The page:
Holden Thorp resigns as chancellor
North Carolina chancellor Holden Thorp, whose tenure has been marred by several athletics-related scandals over the past two years, will resign at the end of the 2012-13 academic year, the school announced Monday.
"It's been stressful, so I'd be kidding you if I told you I hadn't thought from time to time about whether it would be better for the University and better for me, for me to be over in the chemistry building doing what I used to do and love to do," Thorp, a longtime professor, researcher and a former chair in UNC's chemistry department before he became chancellor in 2008, told ESPN.com. "But this weekend was the first time I really thought about it and felt like it was the right time."
The announcement came three days after Thorp answered questions Friday from the UNC Board of Governors during a closed-door meeting about the school's top fundraiser, Matt Kupec, and Tami Hansbrough, a gifts officer and mother of former basketball star Tyler Hansbrough.
Kupec and Tami Hansbrough resigned last week after Thorp discovered that the couple had charged questionable travel expenses to the school.
It was just the latest scandal Thorp has presided over since he was named chancellor, but he told ESPN.com he was not asked to resign; he made the choice to step aside after discussing the options with his wife over the weekend.
"As we thought about all of the different reviews we have going on ... and the policies that need to come out of those, I just decided that I wanted to focus on getting those things in place, and give the institution time to select a new chancellor, and have an orderly transition," he said.
Last March, the NCAA imposed a one-year postseason ban and scholarship reductions on UNC's football program as penalty for improper benefits and academic misconduct involving a tutor.
That was on top of the school's self-imposed penalties, which included 16 vacated wins, probation, the firing of football coach Butch Davis and the resignation of athletic director Dick Baddour. The timing of Davis' firing -- just days before practice for the 2011 season was set to begin -- drew a negative outcry from some fans.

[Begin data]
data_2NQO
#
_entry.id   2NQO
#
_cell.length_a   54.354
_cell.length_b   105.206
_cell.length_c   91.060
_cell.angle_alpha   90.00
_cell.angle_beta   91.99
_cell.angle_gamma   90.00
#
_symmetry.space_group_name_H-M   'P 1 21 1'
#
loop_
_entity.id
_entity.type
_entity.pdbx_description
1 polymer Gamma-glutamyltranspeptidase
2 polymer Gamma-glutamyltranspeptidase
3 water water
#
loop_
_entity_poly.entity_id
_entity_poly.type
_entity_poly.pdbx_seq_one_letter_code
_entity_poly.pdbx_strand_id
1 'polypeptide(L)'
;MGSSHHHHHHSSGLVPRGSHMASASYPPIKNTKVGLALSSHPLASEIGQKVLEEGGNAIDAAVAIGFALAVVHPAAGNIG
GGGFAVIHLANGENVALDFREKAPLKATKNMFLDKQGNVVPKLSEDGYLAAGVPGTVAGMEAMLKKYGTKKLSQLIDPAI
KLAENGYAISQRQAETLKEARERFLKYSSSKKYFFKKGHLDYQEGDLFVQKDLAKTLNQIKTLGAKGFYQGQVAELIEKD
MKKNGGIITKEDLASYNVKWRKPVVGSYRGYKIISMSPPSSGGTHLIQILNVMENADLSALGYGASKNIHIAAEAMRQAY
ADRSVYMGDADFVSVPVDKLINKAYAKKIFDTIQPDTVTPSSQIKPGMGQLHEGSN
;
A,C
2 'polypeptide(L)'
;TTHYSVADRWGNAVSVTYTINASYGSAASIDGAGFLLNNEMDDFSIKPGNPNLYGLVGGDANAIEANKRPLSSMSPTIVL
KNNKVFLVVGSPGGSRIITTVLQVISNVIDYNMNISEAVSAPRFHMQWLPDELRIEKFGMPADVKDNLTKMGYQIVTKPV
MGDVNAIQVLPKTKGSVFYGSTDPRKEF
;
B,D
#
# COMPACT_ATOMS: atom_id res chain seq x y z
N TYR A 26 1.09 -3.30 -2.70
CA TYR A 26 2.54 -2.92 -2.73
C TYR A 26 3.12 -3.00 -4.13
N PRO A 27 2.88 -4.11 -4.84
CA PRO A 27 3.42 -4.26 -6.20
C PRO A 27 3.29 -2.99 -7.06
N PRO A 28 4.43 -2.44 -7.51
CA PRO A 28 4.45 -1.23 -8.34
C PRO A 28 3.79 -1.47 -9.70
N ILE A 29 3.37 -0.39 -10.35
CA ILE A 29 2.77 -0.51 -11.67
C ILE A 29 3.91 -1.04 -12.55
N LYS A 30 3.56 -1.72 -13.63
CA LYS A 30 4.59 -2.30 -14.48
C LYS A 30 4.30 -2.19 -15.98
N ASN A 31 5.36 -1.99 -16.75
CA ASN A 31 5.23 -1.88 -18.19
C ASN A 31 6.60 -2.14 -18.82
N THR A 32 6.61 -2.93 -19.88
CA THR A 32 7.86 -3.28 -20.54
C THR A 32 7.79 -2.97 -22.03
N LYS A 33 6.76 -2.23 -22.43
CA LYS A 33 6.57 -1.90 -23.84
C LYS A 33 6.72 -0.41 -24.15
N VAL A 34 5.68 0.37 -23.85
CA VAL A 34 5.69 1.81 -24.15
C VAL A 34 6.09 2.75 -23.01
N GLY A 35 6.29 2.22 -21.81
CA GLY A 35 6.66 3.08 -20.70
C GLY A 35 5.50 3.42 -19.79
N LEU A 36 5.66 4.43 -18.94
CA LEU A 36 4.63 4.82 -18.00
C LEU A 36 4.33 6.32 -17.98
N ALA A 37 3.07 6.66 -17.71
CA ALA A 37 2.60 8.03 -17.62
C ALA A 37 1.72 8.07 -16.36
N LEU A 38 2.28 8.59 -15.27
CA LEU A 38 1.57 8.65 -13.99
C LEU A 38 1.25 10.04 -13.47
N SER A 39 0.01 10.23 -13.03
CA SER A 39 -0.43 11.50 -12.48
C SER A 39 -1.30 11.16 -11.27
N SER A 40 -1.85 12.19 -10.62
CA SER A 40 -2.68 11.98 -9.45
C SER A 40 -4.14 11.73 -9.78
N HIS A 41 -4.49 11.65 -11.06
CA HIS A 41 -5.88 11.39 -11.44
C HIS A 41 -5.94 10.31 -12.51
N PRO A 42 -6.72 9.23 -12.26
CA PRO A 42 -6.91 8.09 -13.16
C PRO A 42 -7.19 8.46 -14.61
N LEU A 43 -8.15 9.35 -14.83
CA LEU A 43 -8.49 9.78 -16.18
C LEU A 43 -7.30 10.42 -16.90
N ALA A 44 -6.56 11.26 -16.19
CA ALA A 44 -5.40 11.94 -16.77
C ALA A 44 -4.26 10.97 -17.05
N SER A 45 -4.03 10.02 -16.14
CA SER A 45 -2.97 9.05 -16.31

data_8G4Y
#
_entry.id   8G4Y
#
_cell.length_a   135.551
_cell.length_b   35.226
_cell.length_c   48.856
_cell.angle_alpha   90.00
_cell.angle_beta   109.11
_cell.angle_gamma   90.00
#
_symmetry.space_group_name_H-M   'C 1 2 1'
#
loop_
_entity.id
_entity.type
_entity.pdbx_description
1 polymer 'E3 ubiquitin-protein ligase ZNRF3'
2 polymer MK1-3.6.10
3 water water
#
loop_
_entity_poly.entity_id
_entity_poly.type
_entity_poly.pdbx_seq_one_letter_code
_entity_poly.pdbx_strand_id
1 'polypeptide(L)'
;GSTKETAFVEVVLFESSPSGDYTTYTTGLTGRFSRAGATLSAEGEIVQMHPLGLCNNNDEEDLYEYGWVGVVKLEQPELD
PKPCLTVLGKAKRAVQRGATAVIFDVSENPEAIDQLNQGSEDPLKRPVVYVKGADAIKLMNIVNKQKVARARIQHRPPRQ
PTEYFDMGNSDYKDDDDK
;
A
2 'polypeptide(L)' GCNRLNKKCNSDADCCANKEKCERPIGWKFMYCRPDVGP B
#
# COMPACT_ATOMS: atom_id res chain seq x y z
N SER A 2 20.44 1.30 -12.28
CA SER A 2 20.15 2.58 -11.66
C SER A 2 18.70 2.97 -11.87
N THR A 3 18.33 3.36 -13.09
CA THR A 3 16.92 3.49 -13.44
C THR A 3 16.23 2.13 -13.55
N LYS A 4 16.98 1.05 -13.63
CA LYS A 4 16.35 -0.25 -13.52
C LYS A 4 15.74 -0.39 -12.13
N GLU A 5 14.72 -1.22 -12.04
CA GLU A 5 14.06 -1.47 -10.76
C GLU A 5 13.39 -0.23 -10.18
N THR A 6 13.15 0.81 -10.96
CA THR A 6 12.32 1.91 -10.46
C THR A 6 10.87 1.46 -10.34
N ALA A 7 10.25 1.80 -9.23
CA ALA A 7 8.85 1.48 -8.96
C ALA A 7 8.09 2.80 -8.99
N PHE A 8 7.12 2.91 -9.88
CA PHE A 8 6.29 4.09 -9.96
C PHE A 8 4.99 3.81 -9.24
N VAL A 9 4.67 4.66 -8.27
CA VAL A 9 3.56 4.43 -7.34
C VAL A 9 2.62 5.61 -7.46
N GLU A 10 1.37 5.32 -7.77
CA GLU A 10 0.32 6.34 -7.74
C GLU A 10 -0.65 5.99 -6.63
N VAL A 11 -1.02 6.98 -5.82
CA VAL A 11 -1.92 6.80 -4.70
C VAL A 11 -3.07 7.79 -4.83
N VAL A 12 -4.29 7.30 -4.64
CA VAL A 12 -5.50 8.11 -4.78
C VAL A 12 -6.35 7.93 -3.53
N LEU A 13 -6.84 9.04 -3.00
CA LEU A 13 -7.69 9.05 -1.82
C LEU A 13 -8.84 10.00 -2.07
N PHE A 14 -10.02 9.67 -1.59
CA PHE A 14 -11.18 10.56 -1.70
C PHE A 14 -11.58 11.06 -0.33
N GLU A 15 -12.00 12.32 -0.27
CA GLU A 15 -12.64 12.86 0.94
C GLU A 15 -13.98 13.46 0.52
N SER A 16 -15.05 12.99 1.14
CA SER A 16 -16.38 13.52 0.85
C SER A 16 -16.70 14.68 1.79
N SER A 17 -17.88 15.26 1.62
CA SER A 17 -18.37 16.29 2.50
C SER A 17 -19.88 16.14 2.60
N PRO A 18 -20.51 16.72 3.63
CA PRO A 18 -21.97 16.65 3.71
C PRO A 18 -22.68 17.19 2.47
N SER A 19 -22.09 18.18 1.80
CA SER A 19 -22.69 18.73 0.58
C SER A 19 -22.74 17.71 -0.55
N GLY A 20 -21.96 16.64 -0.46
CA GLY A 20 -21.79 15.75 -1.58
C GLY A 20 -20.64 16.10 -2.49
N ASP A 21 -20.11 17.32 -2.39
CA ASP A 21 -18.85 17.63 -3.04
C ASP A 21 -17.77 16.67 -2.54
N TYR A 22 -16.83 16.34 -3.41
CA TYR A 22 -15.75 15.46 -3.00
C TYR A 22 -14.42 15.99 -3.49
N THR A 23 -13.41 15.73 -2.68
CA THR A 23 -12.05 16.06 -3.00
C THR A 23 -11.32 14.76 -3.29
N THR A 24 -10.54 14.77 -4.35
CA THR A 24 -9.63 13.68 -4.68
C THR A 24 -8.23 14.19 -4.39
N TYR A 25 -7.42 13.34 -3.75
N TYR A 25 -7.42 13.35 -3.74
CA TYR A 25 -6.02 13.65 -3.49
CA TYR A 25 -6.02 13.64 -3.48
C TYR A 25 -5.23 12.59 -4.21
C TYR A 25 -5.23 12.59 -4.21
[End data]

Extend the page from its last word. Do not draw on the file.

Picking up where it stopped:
Then, as an offshoot of the NCAA investigation, a UNC internal probe released in May found that 54 African American Studies classes were either "aberrant" or "irregularly" taught from summer 2007 to summer 2011. That included unauthorized grade changes, forged faculty signatures on grade rolls and limited or no class time.
Although more than 50 percent of the students in those suspect classes were athletes, the NCAA told UNC officials late last month that the university apparently did not break NCAA rules. UNC says no student received a grade without submitting written work.
Among other actions, Thorp commissioned an independent investigation, led by former North Carolina governor James Martin, to look into any additional academic irregularities that may have occurred before 2007. That probe is ongoing.
According to the release, Thorp notified UNC president Tom Ross on Sunday of his intent to resign, effective June 30, 2013. He is willing to stay beyond that date, if needed.
Wade Hargrove, chair of UNC's Board of Trustees, said in a prepared statement that the board tried to talk Thorp out of his decision.
"I respect his unwavering commitment to always do what he thinks best serves the University,'' Hargrove said in the statement. "Holden Thorp has done an exemplary job as chancellor, especially in improving a wide range of processes and academic and fiscal management procedures.
"It is inspirational to see the passion that Holden has for the University and the positive impact a research university can have on society."
UNC basketball coach Roy Williams said in a prepared statement that it was a sad day, on a personal level, because he considers Thorp a "great friend."
"We have a shared love for the University of North Carolina," he said. "This has been a very difficult time for all who love Carolina, but I can't imagine what it has done to him and his family. He will always have my friendship and loyalty and I will never forget that he is a great Tar Heel."
After his final day in the chancellor's office, Thorp said he will return to UNC's chemistry department, where he holds a Kenan Professorship. He said he's proud of many of the accomplishments of his tenure -- including increased admissions applications, better faculty retention and high research support.
Asked if he had any regrets about how he handled any of the well-publicized issues that arose over the last two years, Thorp said: "Obviously, if you look back on something, it's easy to say that you wish you would have made some decisions sooner, or you had gotten some information sooner and done something with it sooner. I think once you know how things turn out, it's easy to say that. But I feel good about what I did with all the different pieces of information that came up. And I think we have reforms in place, and this is going to be a better, stronger University because of it."
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